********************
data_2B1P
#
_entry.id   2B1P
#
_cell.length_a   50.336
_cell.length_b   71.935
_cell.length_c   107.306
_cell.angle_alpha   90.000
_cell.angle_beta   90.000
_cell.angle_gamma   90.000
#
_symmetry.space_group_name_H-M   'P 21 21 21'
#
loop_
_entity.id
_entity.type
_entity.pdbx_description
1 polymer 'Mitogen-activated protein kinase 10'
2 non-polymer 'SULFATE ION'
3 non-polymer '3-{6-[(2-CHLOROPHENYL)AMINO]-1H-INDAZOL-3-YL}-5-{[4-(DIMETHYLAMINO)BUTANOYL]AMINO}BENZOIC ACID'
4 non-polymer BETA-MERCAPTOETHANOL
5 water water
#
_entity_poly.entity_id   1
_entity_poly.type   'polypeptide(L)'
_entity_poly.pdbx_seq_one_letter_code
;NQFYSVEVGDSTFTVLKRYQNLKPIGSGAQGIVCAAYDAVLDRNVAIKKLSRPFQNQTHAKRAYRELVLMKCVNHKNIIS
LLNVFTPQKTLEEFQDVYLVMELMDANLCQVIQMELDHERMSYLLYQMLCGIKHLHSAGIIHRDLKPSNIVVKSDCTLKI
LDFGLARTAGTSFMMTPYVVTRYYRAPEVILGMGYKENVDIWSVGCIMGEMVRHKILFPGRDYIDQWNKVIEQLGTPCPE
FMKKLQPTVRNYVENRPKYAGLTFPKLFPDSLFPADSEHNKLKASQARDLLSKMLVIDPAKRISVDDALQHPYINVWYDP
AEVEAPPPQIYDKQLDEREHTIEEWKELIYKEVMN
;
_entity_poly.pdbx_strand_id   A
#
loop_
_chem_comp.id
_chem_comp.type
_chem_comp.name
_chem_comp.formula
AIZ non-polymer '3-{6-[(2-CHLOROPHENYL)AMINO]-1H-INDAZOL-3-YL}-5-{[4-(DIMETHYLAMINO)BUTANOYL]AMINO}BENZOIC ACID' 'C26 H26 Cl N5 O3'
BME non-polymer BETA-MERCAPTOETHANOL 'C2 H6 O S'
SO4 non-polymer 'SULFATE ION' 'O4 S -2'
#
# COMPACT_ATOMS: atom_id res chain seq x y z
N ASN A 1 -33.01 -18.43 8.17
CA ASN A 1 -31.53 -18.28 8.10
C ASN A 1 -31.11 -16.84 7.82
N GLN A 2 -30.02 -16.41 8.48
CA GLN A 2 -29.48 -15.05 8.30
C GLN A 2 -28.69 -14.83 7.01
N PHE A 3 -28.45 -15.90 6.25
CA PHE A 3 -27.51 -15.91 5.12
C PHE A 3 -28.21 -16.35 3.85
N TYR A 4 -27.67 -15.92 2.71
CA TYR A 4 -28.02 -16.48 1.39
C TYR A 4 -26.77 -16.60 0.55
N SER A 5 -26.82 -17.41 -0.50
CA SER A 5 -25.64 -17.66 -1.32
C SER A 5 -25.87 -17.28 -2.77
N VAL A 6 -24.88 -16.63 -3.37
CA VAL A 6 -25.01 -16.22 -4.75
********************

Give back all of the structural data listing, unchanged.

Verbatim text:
data_2B1P
#
_entry.id   2B1P
#
_cell.length_a   50.336
_cell.length_b   71.935
_cell.length_c   107.306
_cell.angle_alpha   90.000
_cell.angle_beta   90.000
_cell.angle_gamma   90.000
#
_symmetry.space_group_name_H-M   'P 21 21 21'
#
loop_
_entity.id
_entity.type
_entity.pdbx_description
1 polymer 'Mitogen-activated protein kinase 10'
2 non-polymer 'SULFATE ION'
3 non-polymer '3-{6-[(2-CHLOROPHENYL)AMINO]-1H-INDAZOL-3-YL}-5-{[4-(DIMETHYLAMINO)BUTANOYL]AMINO}BENZOIC ACID'
4 non-polymer BETA-MERCAPTOETHANOL
5 water water
#
_entity_poly.entity_id   1
_entity_poly.type   'polypeptide(L)'
_entity_poly.pdbx_seq_one_letter_code
;NQFYSVEVGDSTFTVLKRYQNLKPIGSGAQGIVCAAYDAVLDRNVAIKKLSRPFQNQTHAKRAYRELVLMKCVNHKNIIS
LLNVFTPQKTLEEFQDVYLVMELMDANLCQVIQMELDHERMSYLLYQMLCGIKHLHSAGIIHRDLKPSNIVVKSDCTLKI
LDFGLARTAGTSFMMTPYVVTRYYRAPEVILGMGYKENVDIWSVGCIMGEMVRHKILFPGRDYIDQWNKVIEQLGTPCPE
FMKKLQPTVRNYVENRPKYAGLTFPKLFPDSLFPADSEHNKLKASQARDLLSKMLVIDPAKRISVDDALQHPYINVWYDP
AEVEAPPPQIYDKQLDEREHTIEEWKELIYKEVMN
;
_entity_poly.pdbx_strand_id   A
#
loop_
_chem_comp.id
_chem_comp.type
_chem_comp.name
_chem_comp.formula
AIZ non-polymer '3-{6-[(2-CHLOROPHENYL)AMINO]-1H-INDAZOL-3-YL}-5-{[4-(DIMETHYLAMINO)BUTANOYL]AMINO}BENZOIC ACID' 'C26 H26 Cl N5 O3'
BME non-polymer BETA-MERCAPTOETHANOL 'C2 H6 O S'
SO4 non-polymer 'SULFATE ION' 'O4 S -2'
#
# COMPACT_ATOMS: atom_id res chain seq x y z
N ASN A 1 -33.01 -18.43 8.17
CA ASN A 1 -31.53 -18.28 8.10
C ASN A 1 -31.11 -16.84 7.82
N GLN A 2 -30.02 -16.41 8.48
CA GLN A 2 -29.48 -15.05 8.30
C GLN A 2 -28.69 -14.83 7.01
N PHE A 3 -28.45 -15.90 6.25
CA PHE A 3 -27.51 -15.91 5.12
C PHE A 3 -28.21 -16.35 3.85
N TYR A 4 -27.67 -15.92 2.71
CA TYR A 4 -28.02 -16.48 1.39
C TYR A 4 -26.77 -16.60 0.55
N SER A 5 -26.82 -17.41 -0.50
CA SER A 5 -25.64 -17.66 -1.32
C SER A 5 -25.87 -17.28 -2.77
N VAL A 6 -24.88 -16.63 -3.37
CA VAL A 6 -25.01 -16.22 -4.75